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Five Things to Know About Chiefs' Fourth-Round Pick Fayetteville St CB Joshua Williams | 2022 NFL Draft

The Chiefs selected Williams with the No. 135 overall pick on Saturday afternoon

The Kansas City Chiefs continued to add to their defense on Saturday, selecting Fayetteville State cornerback Joshua Williams with the No. 135 overall pick.

Here are five things to know about the Chiefs' newest defensive back.

1. Williams recorded 24 passes defensed over his last 20 games.

A two-year starter at Fayetteville State, Williams recorded 15 passes defensed, three tackles-for-loss and two interceptions across 11 games in 2019. The 2020 campaign was cancelled due to the pandemic, but Williams still managed to finish his career strong. He tallied nine passes defensed and three interceptions in nine starts last season, earning first-team all-conference honors.

2. He has great size and length for the position.

Williams stands at 6-foot-3 and 195 pounds, possessing outstanding size for a cornerback. Here's what NFL.com's Lance Zierlein wrote about Williams:

"Small-school cornerback with big-school traits and talent. Williams is long-limbed with the versatility and talent to play in any coverage. The footwork in press needs to be cleaned up and he allows some separation at the break-point against quicker targets, but his above-average foot agility and speed are the key to his ability to recover and recalibrate positioning. On the flip side, his size, length and ball skills stand out on tape and make it easier to project success as a competitive, downfield cover man in time."

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3. Williams is the first player to be drafted from an HBCU since 2020.

Williams is the first player to be selected from a Historically Black College or University since the Chicago Bears took Tennessee State's Lachavious Simmons in the seventh round in 2020. Williams is the highest-drafted player from an HBCU since Tytus Howard – an alum of Alabama State – was taken in the first round by the Houston Texans in 2019.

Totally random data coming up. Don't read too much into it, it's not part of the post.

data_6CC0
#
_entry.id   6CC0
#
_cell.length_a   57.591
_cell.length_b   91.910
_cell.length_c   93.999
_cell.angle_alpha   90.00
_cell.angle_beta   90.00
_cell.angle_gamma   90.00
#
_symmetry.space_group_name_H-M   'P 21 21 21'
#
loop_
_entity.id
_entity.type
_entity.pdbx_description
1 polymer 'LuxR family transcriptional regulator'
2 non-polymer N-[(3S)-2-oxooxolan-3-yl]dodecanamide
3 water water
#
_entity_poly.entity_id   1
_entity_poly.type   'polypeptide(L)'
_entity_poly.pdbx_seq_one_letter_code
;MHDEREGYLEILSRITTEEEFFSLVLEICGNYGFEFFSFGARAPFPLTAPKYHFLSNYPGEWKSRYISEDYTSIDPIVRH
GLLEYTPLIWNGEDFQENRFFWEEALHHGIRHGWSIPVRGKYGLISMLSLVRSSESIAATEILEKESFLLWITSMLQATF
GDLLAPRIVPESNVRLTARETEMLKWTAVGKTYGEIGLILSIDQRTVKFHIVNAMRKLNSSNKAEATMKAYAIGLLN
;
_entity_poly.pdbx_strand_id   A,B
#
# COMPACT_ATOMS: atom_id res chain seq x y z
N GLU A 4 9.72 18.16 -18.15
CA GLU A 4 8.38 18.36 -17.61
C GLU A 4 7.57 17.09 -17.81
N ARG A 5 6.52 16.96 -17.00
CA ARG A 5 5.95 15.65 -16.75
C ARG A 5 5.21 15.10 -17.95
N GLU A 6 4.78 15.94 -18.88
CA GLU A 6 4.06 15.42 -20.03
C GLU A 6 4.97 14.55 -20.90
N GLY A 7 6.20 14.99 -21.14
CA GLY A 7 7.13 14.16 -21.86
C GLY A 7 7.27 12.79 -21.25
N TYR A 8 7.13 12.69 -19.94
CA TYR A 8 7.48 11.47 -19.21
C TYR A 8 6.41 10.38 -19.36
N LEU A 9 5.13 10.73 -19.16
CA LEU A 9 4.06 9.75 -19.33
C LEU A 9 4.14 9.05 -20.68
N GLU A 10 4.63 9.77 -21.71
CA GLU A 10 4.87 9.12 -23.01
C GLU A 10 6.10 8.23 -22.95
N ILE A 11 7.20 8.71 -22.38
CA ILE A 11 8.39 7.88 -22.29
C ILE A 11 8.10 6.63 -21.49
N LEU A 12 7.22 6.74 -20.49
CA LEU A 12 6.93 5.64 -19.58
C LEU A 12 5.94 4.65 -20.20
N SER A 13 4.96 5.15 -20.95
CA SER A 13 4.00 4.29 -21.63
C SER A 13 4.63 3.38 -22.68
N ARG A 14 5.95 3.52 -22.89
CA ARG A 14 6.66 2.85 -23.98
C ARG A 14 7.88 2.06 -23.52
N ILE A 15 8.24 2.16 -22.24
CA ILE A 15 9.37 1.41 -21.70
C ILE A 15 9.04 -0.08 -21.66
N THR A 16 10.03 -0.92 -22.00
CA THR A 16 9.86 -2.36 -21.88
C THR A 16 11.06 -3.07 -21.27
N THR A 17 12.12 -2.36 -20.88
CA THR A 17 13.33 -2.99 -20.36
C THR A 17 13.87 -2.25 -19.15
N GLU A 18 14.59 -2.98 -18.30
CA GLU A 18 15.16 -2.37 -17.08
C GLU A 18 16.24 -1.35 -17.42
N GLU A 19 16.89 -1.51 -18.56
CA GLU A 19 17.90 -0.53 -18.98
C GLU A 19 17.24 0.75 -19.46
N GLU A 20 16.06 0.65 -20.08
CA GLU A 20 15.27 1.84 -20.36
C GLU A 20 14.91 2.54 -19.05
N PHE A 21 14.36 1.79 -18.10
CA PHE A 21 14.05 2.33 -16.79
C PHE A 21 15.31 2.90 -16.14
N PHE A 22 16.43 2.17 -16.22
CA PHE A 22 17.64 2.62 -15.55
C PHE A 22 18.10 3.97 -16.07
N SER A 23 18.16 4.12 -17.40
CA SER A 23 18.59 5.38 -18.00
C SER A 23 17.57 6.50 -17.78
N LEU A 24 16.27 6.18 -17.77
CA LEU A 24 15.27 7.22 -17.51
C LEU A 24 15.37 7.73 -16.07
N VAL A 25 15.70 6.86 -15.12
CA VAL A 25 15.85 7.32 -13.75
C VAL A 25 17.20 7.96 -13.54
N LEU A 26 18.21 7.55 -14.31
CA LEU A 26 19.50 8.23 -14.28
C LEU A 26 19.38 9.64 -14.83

Fayetteville State has an impressive football history, producing a handful of NFL players over the years. Here's more on that tradition from the folks at HBCU Gameday:

"Fayetteville State University has a rich football history that has produced football standouts that have ascended to the next level. In 1976, running back James Godwin was drafted with the sixth pick in the 16th round by the New York Jets…Other former Broncos that have donned an NFL jersey are Arnold Johnson (Minnesota), Moses Ford (Pittsburgh), Chris Armstrong (Washington), Andre Bowden (New England), Vernon Broughton (Carolina), Richard Medlin (New England), and Chris Hubert (Arizona). Currently, offensive tackle Kion Smith, who went on to sign with the Atlanta Falcons' practice squad as an undrafted free agent, is a part of the Miami Dolphins practice squad."

Williams is now the newest addition to that group, becoming the first player to be drafted from Fayetteville State in 46 years.

4. He was one of the only NCAA Division II players invited to the Senior Bowl.

Williams was one of only a few Division II players to receive an invitation to the Senior Bowl, which is considered the most prestigious college all-star game for players looking to showcase their skills for professional teams. Jim Nagy, the Executive Director of the Senior Bowl, tweeted about Williams during Senior Bowl practices.

He also participated in the HBCU Legacy Bowl and the NFL Scouting Combine, becoming one of four players from HBCUs to receive an invitation. His 36-inch vertical jump ranked fifth among corners at the annual scouting event.

5. Williams was a track star in high school.

Before turning his attention to football, Williams was a standout at track. Here's what The Athletic's Dane Brugler wrote about Williams' track career:

"He lettered in track at Jack Britt and set the school record of 10.65 in the 100 meters. He also has impressive personal bests of 22.54 in the 200, 14.96 in the 110-meter hurdles, 45.04 in the 300-meter hurdles and 1:19.54 in the 400-meters. He was named the 2017 Conference Athlete of the Year as a senior."

Williams spoke about his success at track earlier this year:

"I've always loved football. I started playing when I was 10 years old. It was football and track at first, and then I started playing basketball. Those were the sports I was playing through middle school. I actually started off as a running back until high school, then I was a receiver up until my senior year. It's crazy because in high school, I actually was a better track athlete than I was at football."

He eventually shifted his focus to football, however, and all these years later, Williams is heading to the NFL.

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